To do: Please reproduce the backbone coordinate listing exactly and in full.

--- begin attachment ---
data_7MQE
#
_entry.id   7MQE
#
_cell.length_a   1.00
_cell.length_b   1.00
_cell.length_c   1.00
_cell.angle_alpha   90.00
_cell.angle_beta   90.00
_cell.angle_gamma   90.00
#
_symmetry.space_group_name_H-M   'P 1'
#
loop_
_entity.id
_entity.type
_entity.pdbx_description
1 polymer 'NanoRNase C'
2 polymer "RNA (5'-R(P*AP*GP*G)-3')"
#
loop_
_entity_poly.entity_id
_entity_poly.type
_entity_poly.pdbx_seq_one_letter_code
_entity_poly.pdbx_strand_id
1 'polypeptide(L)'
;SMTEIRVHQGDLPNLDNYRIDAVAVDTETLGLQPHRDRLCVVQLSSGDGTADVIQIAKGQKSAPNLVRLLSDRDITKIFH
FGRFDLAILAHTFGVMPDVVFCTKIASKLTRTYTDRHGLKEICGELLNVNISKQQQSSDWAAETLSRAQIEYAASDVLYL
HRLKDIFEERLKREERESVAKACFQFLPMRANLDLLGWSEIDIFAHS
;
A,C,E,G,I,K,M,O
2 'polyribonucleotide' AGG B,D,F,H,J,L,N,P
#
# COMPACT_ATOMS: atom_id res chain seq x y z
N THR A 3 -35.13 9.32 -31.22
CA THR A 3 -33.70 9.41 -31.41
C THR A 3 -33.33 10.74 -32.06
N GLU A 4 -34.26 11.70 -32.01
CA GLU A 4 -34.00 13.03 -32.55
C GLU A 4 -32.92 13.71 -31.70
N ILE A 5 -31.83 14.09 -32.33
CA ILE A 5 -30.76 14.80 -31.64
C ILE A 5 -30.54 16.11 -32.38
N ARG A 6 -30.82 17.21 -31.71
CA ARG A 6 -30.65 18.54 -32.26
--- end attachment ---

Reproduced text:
data_7MQE
#
_entry.id   7MQE
#
_cell.length_a   1.00
_cell.length_b   1.00
_cell.length_c   1.00
_cell.angle_alpha   90.00
_cell.angle_beta   90.00
_cell.angle_gamma   90.00
#
_symmetry.space_group_name_H-M   'P 1'
#
loop_
_entity.id
_entity.type
_entity.pdbx_description
1 polymer 'NanoRNase C'
2 polymer "RNA (5'-R(P*AP*GP*G)-3')"
#
loop_
_entity_poly.entity_id
_entity_poly.type
_entity_poly.pdbx_seq_one_letter_code
_entity_poly.pdbx_strand_id
1 'polypeptide(L)'
;SMTEIRVHQGDLPNLDNYRIDAVAVDTETLGLQPHRDRLCVVQLSSGDGTADVIQIAKGQKSAPNLVRLLSDRDITKIFH
FGRFDLAILAHTFGVMPDVVFCTKIASKLTRTYTDRHGLKEICGELLNVNISKQQQSSDWAAETLSRAQIEYAASDVLYL
HRLKDIFEERLKREERESVAKACFQFLPMRANLDLLGWSEIDIFAHS
;
A,C,E,G,I,K,M,O
2 'polyribonucleotide' AGG B,D,F,H,J,L,N,P
#
# COMPACT_ATOMS: atom_id res chain seq x y z
N THR A 3 -35.13 9.32 -31.22
CA THR A 3 -33.70 9.41 -31.41
C THR A 3 -33.33 10.74 -32.06
N GLU A 4 -34.26 11.70 -32.01
CA GLU A 4 -34.00 13.03 -32.55
C GLU A 4 -32.92 13.71 -31.70
N ILE A 5 -31.83 14.09 -32.33
CA ILE A 5 -30.76 14.80 -31.64
C ILE A 5 -30.54 16.11 -32.38
N ARG A 6 -30.82 17.21 -31.71
CA ARG A 6 -30.65 18.54 -32.26